Risks Confronting Boards: All Risk, No Action
December 16, 2016
By Sara Melnick
In our previous edition of Concerns, we identified a recurring issue: top risks, even though they were acknowledged, generally received minimal or no action (both at the board and management levels). With that foundational information, we investigated this further.
This year we started with the assumption this was happening – and asked directors which risks, specifically, garner the most board discussions with the least management action. We did so in an open-ended format, allowing for a range of responses. While the results greatly varied for all three board types, the top concerns recognized but receiving little action were senior management succession planning, cybersecurity and financial risks.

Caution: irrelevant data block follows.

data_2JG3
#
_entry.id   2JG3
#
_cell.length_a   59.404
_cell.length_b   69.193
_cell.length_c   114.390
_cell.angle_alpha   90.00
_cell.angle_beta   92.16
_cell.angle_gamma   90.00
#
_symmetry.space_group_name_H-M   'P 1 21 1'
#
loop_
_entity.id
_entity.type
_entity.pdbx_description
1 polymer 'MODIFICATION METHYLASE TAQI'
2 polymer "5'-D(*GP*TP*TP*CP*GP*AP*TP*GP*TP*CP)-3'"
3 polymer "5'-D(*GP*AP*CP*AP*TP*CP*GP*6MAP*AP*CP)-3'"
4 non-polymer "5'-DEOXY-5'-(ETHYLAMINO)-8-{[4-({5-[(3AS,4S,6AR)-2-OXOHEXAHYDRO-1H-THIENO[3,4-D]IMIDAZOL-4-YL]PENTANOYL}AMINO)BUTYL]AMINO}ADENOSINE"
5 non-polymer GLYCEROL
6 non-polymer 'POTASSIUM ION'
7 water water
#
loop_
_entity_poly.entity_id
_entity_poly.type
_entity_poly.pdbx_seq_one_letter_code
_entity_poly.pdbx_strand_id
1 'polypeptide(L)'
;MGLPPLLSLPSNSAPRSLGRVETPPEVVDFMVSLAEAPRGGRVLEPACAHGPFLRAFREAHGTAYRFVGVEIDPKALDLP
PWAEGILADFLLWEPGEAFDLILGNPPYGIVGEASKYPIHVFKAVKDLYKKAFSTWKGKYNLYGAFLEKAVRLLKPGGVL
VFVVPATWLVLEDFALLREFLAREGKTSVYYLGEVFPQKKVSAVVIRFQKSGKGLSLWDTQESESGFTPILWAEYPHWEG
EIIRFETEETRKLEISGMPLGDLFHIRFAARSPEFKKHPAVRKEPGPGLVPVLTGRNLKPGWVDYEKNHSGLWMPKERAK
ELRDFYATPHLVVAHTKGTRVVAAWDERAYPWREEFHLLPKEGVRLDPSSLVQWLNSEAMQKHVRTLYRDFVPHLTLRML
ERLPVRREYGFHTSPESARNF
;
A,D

Some of the varying written-in responses from the directors include:
Our Chief Risk Officer, Peter Bible, shed some light on senior management succession planning and how to combat this trending issue of talking about yet not acting on the risk. “Succession planning is a difficult topic for management. The board can help by discussing in the context of crisis management: so the CEO is gone; how do we function? Perhaps by raising the hypothetical (yet inevitable), we can get management to act.”
At a recent NACD (National Association of Corporate Directors) roundtable, comprised of primarily private board directors, labor issues were raised as a risk (reflecting what was called out in our survey). Their discussion highlighted a robust concern: from a skill deficit to lack of training for the changing needs of the workforce.
Be sure to check back in the coming weeks for a Q&A podcast with Peter Bible as he provides his insight and advice on how boards might move management to action on some of these top concerns.